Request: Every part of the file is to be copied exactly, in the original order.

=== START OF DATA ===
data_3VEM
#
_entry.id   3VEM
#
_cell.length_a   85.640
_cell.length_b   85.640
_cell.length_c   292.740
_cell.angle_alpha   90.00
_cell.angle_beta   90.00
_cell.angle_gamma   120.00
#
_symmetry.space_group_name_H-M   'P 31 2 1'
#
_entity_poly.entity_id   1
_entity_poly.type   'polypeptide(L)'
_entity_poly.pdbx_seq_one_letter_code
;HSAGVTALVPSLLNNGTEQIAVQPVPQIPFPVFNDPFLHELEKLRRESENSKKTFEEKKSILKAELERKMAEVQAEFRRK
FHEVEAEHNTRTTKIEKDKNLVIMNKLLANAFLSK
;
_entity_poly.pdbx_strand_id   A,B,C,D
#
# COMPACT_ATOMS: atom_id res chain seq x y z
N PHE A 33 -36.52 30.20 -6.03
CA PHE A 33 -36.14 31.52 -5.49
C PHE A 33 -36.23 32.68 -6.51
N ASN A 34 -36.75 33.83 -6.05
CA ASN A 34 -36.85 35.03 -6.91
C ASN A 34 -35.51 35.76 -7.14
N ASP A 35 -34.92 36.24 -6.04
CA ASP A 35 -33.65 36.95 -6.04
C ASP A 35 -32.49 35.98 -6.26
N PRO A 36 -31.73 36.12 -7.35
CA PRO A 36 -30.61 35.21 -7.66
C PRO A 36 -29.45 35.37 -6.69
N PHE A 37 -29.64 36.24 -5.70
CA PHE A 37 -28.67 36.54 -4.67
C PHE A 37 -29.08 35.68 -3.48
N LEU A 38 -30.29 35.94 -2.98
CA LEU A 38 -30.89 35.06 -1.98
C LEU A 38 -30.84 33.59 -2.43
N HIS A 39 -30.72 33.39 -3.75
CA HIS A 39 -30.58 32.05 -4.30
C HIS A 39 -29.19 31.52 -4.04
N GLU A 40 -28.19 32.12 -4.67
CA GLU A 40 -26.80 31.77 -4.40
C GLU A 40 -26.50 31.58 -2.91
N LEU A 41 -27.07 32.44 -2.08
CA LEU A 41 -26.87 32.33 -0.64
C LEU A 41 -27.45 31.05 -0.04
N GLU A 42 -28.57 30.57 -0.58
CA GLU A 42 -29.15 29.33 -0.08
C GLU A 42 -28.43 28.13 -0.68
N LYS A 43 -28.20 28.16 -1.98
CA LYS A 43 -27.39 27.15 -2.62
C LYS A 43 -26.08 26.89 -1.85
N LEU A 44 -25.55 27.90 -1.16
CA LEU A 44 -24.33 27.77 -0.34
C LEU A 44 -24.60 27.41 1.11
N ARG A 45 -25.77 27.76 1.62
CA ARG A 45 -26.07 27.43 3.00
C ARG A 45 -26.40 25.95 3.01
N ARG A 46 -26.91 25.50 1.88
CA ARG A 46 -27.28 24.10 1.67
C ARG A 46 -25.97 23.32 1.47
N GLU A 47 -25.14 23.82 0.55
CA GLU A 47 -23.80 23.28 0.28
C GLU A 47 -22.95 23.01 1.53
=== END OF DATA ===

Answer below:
data_3VEM
#
_entry.id   3VEM
#
_cell.length_a   85.640
_cell.length_b   85.640
_cell.length_c   292.740
_cell.angle_alpha   90.00
_cell.angle_beta   90.00
_cell.angle_gamma   120.00
#
_symmetry.space_group_name_H-M   'P 31 2 1'
#
_entity_poly.entity_id   1
_entity_poly.type   'polypeptide(L)'
_entity_poly.pdbx_seq_one_letter_code
;HSAGVTALVPSLLNNGTEQIAVQPVPQIPFPVFNDPFLHELEKLRRESENSKKTFEEKKSILKAELERKMAEVQAEFRRK
FHEVEAEHNTRTTKIEKDKNLVIMNKLLANAFLSK
;
_entity_poly.pdbx_strand_id   A,B,C,D
#
# COMPACT_ATOMS: atom_id res chain seq x y z
N PHE A 33 -36.52 30.20 -6.03
CA PHE A 33 -36.14 31.52 -5.49
C PHE A 33 -36.23 32.68 -6.51
N ASN A 34 -36.75 33.83 -6.05
CA ASN A 34 -36.85 35.03 -6.91
C ASN A 34 -35.51 35.76 -7.14
N ASP A 35 -34.92 36.24 -6.04
CA ASP A 35 -33.65 36.95 -6.04
C ASP A 35 -32.49 35.98 -6.26
N PRO A 36 -31.73 36.12 -7.35
CA PRO A 36 -30.61 35.21 -7.66
C PRO A 36 -29.45 35.37 -6.69
N PHE A 37 -29.64 36.24 -5.70
CA PHE A 37 -28.67 36.54 -4.67
C PHE A 37 -29.08 35.68 -3.48
N LEU A 38 -30.29 35.94 -2.98
CA LEU A 38 -30.89 35.06 -1.98
C LEU A 38 -30.84 33.59 -2.43
N HIS A 39 -30.72 33.39 -3.75
CA HIS A 39 -30.58 32.05 -4.30
C HIS A 39 -29.19 31.52 -4.04
N GLU A 40 -28.19 32.12 -4.67
CA GLU A 40 -26.80 31.77 -4.40
C GLU A 40 -26.50 31.58 -2.91
N LEU A 41 -27.07 32.44 -2.08
CA LEU A 41 -26.87 32.33 -0.64
C LEU A 41 -27.45 31.05 -0.04
N GLU A 42 -28.57 30.57 -0.58
CA GLU A 42 -29.15 29.33 -0.08
C GLU A 42 -28.43 28.13 -0.68
N LYS A 43 -28.20 28.16 -1.98
CA LYS A 43 -27.39 27.15 -2.62
C LYS A 43 -26.08 26.89 -1.85
N LEU A 44 -25.55 27.90 -1.16
CA LEU A 44 -24.33 27.77 -0.34
C LEU A 44 -24.60 27.41 1.11
N ARG A 45 -25.77 27.76 1.62
CA ARG A 45 -26.07 27.43 3.00
C ARG A 45 -26.40 25.95 3.01
N ARG A 46 -26.91 25.50 1.88
CA ARG A 46 -27.28 24.10 1.67
C ARG A 46 -25.97 23.32 1.47
N GLU A 47 -25.14 23.82 0.55
CA GLU A 47 -23.80 23.28 0.28
C GLU A 47 -22.95 23.01 1.53